IV. LEGAL ANALYSIS — IS DICKEY INSULATED FROM LIABILITY?
In it’s first point, 31-W argues that the trial court erred in refusing to enjoin Dickey from selling insulation for a competitor because the trial court found the noncompete covenant to be invalid under Texas statutory law. See TEX. BUS.
COM. CODE ANN. § 15.50 (Vernon 2003). Simply put, it is 31-W’s contention that because Dickey is in breach of the Agreement, it is entitled to an injunction pursuant to the Agreement’s own terms. Accordingly, 31-W must show that the Agreement is valid and that there has been “an actual or threatened breach of this [a]greement” entitling it to injunctive relief as set forth in its paragraph 8. Paragraph 7 of the Agreement provides that “[f]or a period of six months following employee’s termination, [e]mployee shall not, directly or indirectly, enter into competition with [e]mployer in a [r]estrictive [t]erritory . . . [which] is the area within a 100-mile radius of any employer’s locations.” After leaving 31-W’s
employment, Dickey immediately went to work for 31-W’s local competitor. At the temporary injunction hearing, Dickey testified as follows:
Q. Finally, Mr. Dickey, I just want to ask you: You do not dispute that since your employment ended with 31-W you have been competing with 31-W for [a] competitor in the Dallas-Fort Worth area, correct?
We conclude that there has been a breach of the Agreement, thereby leaving enforceability of the Agreement the issue to be decided.
The viability of noncompete covenants is addressed in subchapter E of Chapter 15 of the Texas Business and Commerce Code. See TEX. BUS. COM. CODE ANN. § 15.50-15.52 (Vernon 2004). Section 15.51(b) states that “[i]f the primary purpose of the Agreement to which the [noncompete] covenant is ancillary is to obligate the promisor to render personal services . . . the promisee has the burden of establishing that the covenant meets the criteria specified by [s]ection 15.50 of this code.” Id. § 15.51(b) (emphasis supplied). This provision applies to the employment Agreement in this case because the primary purpose of the Agreement is Dickey’s employment — that is, engaging Dickey’s personal services of selling 31-W’s insulation products. Thus, the noncompete covenant is enforceable if 31-W can prove that it meets section 15.50’s criteria: the covenant must be “ancillary to or part of an otherwise enforceable agreement at the time the agreement is made.” Id. § 15.50(a) (emphasis supplied).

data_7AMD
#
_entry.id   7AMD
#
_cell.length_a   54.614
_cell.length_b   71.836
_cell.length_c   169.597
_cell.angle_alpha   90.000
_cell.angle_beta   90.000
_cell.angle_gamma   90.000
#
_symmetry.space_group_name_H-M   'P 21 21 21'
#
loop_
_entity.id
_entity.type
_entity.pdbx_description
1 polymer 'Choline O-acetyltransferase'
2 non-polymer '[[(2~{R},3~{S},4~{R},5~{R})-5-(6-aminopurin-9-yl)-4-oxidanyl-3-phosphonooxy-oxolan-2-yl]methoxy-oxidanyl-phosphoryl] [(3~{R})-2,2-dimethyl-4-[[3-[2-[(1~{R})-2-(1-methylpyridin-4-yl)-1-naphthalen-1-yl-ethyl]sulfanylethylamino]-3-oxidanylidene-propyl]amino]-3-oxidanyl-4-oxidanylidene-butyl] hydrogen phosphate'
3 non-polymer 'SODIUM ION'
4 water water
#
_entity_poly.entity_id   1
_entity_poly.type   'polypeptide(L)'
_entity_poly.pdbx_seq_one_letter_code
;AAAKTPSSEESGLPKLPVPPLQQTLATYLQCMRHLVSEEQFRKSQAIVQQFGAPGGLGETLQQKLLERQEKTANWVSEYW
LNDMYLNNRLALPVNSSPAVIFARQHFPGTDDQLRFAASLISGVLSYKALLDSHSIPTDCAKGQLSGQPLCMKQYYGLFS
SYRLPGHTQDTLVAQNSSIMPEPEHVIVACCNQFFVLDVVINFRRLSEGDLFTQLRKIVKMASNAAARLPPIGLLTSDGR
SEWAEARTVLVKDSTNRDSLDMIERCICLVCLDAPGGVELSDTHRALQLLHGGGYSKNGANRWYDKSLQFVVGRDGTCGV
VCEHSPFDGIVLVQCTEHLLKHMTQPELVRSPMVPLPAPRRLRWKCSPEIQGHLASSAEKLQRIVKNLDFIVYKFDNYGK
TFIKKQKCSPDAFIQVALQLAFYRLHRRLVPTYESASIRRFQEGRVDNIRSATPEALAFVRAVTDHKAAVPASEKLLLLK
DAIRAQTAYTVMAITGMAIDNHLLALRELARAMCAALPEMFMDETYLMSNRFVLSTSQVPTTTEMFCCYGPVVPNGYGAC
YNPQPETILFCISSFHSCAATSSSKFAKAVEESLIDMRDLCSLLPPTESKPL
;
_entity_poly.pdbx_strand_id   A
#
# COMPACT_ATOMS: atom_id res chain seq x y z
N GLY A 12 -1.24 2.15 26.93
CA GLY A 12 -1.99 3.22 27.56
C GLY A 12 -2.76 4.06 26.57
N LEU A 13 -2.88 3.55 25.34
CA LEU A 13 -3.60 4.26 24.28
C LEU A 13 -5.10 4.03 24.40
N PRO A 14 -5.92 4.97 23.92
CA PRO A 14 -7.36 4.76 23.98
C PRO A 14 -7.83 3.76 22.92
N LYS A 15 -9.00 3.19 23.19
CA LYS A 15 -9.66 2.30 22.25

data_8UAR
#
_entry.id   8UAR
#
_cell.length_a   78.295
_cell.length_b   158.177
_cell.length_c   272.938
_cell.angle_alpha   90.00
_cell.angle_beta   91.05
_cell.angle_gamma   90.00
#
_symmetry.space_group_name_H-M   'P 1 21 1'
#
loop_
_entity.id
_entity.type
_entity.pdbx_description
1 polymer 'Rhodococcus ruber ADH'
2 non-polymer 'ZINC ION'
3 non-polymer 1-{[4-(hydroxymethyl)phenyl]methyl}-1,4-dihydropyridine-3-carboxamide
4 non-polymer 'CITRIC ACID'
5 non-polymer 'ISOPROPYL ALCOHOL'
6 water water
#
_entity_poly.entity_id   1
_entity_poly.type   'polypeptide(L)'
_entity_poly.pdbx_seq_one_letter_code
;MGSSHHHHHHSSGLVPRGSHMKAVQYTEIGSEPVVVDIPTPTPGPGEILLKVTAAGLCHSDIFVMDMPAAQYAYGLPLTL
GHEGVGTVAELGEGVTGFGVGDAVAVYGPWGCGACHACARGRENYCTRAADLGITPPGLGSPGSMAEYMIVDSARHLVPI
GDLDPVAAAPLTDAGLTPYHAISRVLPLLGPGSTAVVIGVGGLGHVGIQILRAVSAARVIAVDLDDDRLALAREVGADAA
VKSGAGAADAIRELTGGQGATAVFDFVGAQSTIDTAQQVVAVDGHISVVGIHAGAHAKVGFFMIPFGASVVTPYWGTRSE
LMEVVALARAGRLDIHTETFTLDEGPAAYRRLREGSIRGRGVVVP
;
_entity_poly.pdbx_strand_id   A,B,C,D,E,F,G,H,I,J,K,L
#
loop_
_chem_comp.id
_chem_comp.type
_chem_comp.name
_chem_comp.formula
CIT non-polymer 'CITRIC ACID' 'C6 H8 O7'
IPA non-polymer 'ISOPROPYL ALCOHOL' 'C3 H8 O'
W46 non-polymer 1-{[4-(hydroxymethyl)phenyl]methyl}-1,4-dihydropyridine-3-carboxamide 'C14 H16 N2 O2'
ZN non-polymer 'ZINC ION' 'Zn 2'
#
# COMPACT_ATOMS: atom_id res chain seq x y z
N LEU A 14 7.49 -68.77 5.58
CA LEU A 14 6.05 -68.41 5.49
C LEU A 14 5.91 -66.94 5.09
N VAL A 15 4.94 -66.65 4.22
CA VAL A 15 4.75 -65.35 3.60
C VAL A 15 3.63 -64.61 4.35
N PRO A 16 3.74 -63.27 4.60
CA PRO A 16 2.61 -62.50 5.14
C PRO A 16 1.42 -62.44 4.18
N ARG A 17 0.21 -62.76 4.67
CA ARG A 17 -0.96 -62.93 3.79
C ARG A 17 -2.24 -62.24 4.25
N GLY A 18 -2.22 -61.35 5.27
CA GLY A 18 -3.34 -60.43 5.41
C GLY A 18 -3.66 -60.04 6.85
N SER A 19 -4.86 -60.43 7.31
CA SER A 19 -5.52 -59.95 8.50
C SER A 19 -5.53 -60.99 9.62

To determine whether the noncompete covenant meets this standard, we undertake a three-step process. First, we must determine whether an agreement “otherwise” exists apart from the noncompete covenant. That is, we set aside the Agreement’s noncompete covenants and determine whether any other promises remain to bind the parties under the Agreement. Second, we must examine the remaining promises to ensure that the Agreement is enforceable apart from the noncompete covenant — that the promises are non-illusory promises that the parties are in fact bound to perform. Third, if we have concluded that an “otherwise enforceable agreement” exists, we must determine whether the noncompete covenant is a part of or ancillary to that otherwise enforceable agreement. We make this final determination by examining whether the Agreement’s remaining promises satisfy the following two factors: (1) the employer’s promise must give rise to the employer’s interest in restraining the employee from competing; and (2) the noncompete covenant must be designed to enforce the employee’s return promise in the otherwise enforceable agreement. Id.“Unless both elements of the test are satisfied, the [noncompete] covenant cannot be ancillary to or a part of an otherwise enforceable agreement, and is therefore a naked restraint of trade and unenforceable.” Light, 883 S.W.2d at 647.
Turning to the three-part analysis and reviewing the pertinent parts of the Agreement as previously described, we first determine whether an agreement “otherwise” exists apart from the noncompete covenants. After disregarding paragraphs 7b and 7c, which are noncompete covenants, and reviewing the remaining promises, we conclude that the other terms of the Agreement are sufficient to bind the parties and constitute an agreement even in the absence of the noncompete covenants.
We turn now to the second step in the analysis and determine whether the
remaining promises in the Agreement are nonillusory terms that bind the parties to perform, thus making the Agreement apart from the noncompete covenant an “otherwise enforceable” agreement. It is undisputed that Dickey was an employee at will. At-will employment agreements are not themselves “otherwise enforceable agreements,” because they are not binding on the employer or employee. Travel Masters, Inc. v. Star Tours, Inc., 827 S.W.2d 830, 832-33 (Tex. 1991). However,